by Amanda Ong
On March 11, Pipeline, a play about the school-to-prison pipeline, premiered at the Seattle Public Theater. Through the lens of one African American family, Pipeline looks at the policies and practices that force students on a path from schools into systems of incarceration, which disproportionately affects marginalized students.
From March 11 to April 3, the play Pipeline will be showing at the Seattle Public Theater. The playwright, Dominique Morisseau, is a nationally recognized, Tony-award-winning playwright and MacArthur Genius Grant Fellow. At the core of the story is Nya, a public school teacher and mother, divorced and raising her high-school-aged son, Omari. When Omari acts out at school and is threatened with expulsion, Nya becomes concerned he will become a victim of the school-to-prison pipeline system that affects mostly People of Color.
“The playwright endeavors to humanize this family and this struggle,” said director Faith Bennett Russell, in an interview with the South Seattle Emerald. “These teenagers of color tend to be seen as a threat, a menace that needs to be tamed and controlled, and they’re not seen as human children. They really are children who, for whatever reason, need some support. They’re not criminals — they’re criminalized. And this story endeavors to humanize this journey of this young man who is in the in-between of either succeeding or being flushed down the pipeline.”
Bennett Russell is an activist for racial and social justice. While some people do marches and some people hold rallies, Bennett Russell writes and directs as her way to be an agent of change. On a personal level, she is committed to the issues that influence and create the school-to-prison pipeline and emphasizes the importance of the play through that lens.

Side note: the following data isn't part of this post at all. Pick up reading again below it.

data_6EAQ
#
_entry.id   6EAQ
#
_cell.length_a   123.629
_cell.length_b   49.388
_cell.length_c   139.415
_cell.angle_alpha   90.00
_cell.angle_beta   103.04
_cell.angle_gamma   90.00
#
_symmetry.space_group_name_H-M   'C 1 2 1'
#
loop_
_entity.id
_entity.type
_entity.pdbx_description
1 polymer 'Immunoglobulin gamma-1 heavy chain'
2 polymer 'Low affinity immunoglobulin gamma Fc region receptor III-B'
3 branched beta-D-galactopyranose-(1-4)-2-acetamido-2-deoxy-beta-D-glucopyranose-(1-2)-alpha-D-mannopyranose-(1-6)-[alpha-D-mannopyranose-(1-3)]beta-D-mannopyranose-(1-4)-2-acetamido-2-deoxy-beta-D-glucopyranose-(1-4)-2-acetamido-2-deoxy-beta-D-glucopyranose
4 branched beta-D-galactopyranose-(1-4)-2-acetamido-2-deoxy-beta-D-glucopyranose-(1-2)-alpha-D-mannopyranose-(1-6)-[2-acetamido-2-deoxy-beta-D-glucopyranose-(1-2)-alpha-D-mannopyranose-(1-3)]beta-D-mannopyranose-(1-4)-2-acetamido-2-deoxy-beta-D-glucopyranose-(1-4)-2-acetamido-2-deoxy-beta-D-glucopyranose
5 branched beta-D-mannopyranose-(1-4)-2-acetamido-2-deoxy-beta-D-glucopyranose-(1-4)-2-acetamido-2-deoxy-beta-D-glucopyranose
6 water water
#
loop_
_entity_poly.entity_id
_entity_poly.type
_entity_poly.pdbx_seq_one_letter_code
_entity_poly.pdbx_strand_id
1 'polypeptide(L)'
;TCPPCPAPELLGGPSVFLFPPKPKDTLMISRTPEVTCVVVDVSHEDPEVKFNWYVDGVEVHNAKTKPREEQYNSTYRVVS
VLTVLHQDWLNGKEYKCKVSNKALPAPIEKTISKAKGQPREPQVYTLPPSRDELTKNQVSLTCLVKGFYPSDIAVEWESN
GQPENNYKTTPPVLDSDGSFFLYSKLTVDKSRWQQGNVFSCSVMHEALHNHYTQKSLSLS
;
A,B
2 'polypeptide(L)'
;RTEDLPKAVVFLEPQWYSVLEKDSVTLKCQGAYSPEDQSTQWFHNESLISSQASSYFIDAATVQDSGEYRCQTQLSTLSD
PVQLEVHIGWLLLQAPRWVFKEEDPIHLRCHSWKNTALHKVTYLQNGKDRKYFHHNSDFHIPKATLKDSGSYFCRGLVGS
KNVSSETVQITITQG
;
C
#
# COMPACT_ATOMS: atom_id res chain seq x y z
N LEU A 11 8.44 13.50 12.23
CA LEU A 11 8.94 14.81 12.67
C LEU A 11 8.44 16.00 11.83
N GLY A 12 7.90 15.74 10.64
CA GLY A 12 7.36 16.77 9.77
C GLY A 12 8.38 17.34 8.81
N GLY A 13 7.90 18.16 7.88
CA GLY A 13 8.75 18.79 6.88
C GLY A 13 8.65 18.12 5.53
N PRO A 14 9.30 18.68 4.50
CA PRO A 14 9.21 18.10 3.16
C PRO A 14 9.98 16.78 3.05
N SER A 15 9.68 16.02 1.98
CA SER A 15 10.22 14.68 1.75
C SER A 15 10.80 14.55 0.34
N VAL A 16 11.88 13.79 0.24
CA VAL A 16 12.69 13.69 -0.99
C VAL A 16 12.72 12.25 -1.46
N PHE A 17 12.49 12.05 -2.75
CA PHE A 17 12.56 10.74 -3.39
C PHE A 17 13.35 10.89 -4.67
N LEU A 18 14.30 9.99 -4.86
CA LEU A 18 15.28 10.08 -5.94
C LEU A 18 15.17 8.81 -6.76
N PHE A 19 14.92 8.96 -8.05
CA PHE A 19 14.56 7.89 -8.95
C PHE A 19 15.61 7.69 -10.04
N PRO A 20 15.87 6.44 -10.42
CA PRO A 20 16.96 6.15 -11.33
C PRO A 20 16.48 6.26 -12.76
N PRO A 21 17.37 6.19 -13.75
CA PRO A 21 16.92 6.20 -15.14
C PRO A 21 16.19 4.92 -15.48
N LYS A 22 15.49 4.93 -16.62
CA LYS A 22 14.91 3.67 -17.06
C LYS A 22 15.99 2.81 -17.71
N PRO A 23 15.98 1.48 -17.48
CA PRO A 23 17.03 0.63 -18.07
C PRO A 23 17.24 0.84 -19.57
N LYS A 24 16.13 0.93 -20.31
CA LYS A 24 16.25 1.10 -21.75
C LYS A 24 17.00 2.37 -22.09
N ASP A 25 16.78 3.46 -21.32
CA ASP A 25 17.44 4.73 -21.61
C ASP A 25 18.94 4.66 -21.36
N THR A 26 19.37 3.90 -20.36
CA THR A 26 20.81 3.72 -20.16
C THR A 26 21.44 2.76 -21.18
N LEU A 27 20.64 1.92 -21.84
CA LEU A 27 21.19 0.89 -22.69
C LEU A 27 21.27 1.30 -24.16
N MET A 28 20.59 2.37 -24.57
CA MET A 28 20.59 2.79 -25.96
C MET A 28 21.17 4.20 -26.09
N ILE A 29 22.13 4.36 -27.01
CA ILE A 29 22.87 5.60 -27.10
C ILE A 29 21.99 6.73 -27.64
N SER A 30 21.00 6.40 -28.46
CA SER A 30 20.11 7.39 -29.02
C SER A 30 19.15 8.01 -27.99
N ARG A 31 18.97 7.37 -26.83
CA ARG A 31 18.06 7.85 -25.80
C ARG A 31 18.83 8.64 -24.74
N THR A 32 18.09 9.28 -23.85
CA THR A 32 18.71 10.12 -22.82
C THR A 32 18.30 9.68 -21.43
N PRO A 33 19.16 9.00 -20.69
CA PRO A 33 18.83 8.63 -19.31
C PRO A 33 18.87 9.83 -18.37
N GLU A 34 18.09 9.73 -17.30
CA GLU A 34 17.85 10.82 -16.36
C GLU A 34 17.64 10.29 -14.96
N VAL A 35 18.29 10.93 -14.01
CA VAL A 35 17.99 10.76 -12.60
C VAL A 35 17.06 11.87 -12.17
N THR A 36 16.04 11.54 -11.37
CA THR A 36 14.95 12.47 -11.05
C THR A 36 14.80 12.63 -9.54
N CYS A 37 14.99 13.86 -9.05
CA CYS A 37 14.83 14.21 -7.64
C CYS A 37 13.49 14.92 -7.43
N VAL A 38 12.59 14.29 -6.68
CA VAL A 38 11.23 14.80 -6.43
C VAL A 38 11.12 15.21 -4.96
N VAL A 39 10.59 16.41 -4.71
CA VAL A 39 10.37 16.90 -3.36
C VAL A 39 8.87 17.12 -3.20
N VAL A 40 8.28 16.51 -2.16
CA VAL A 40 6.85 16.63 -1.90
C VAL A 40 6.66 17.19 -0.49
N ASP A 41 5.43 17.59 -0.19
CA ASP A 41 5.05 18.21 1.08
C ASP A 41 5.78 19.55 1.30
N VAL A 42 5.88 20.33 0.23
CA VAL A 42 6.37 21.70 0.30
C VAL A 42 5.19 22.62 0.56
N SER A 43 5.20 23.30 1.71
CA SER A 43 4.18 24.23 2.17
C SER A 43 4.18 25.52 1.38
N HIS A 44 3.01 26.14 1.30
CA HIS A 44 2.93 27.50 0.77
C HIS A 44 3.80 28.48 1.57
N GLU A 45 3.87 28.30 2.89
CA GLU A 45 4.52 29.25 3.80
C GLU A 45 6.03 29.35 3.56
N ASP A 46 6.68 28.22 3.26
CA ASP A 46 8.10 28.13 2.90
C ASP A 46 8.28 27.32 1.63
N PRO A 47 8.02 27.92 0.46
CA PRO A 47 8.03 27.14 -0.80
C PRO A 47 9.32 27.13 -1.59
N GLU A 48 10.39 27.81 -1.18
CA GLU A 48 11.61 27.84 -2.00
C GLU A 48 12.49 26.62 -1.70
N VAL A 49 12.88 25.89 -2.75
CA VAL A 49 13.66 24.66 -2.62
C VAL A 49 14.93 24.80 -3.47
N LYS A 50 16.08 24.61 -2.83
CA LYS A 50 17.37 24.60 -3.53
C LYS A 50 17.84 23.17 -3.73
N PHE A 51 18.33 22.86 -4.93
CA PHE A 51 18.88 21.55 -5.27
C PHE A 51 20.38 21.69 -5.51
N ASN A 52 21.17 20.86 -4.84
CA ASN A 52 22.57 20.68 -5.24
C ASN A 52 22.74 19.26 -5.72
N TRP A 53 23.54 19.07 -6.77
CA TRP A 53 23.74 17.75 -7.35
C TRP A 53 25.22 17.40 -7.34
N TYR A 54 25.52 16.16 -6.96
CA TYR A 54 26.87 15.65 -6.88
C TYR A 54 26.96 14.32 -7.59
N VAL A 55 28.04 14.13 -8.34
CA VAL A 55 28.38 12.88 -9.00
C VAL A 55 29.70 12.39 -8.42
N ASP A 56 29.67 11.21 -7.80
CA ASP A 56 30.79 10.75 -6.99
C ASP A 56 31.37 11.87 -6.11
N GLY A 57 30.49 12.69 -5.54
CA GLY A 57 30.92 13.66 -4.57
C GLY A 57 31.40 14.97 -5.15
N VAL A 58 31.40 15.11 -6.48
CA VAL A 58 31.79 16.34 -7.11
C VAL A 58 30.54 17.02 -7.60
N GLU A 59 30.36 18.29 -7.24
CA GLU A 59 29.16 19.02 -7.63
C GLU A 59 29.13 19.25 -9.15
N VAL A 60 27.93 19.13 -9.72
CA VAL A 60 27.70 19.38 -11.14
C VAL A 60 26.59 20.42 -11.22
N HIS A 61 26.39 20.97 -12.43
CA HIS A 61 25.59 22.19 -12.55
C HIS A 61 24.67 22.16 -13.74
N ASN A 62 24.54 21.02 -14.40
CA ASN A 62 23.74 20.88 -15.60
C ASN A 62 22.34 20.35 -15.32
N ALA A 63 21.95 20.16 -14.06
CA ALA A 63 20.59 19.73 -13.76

“[Pipeline] shows the plight of the school system,” Bennett Russell said. “[Schools] are not trained to deal with these kinds of students, their backgrounds, what they come in [with], and what they’re carrying. The teachers aren’t supported, so the kids aren’t supported.”
As a Black mother of an autistic son, the issues of the school system are something with which Bennett Russell is deeply, and unfortunately, familiar.
“I wrote in my director notes that I would get calls when [my son] was in high school,” Bennett Russell said. “They wanted me to come take care of certain behaviors, because they just didn’t feel comfortable. So I’d have to come down and facilitate. And nine out of 10 times, they were like, ‘Oh, we handled that. We just don’t know why we got so nervous.’ Well, why they got so nervous — he’s a big Black guy. You want him to do something, he is resisting, he has no verbal skills. So he has to use his body. And that scared them.”
The effects of the school-to-pipeline system are evident in some of the national events of the past few years that led to current prison abolition and Black-led social justice movements. Bennett Russell points out that when Trayvon Martin was murdered by George Zimmerman 10 years ago in what became a nationally publicized case, he had been suspended for 10 days from school for having residue of marijuana in his backpack. While he was suspended, he had been spending time around his neighborhood, encountered Zimmerman, and was murdered.
“He was already in the pipeline before he died, and we don’t see the correlation between the outcome of students when they’re put into the system,” Bennett Russell said. “And I think it’s important, especially post George Floyd, Ahmaud Arbery, Breonna Taylor, that we stop and humanize these people in these stories and see how we got to where we got to … it’s very important, we don’t realize the power that it plays in the systemic oppression of the global majority.”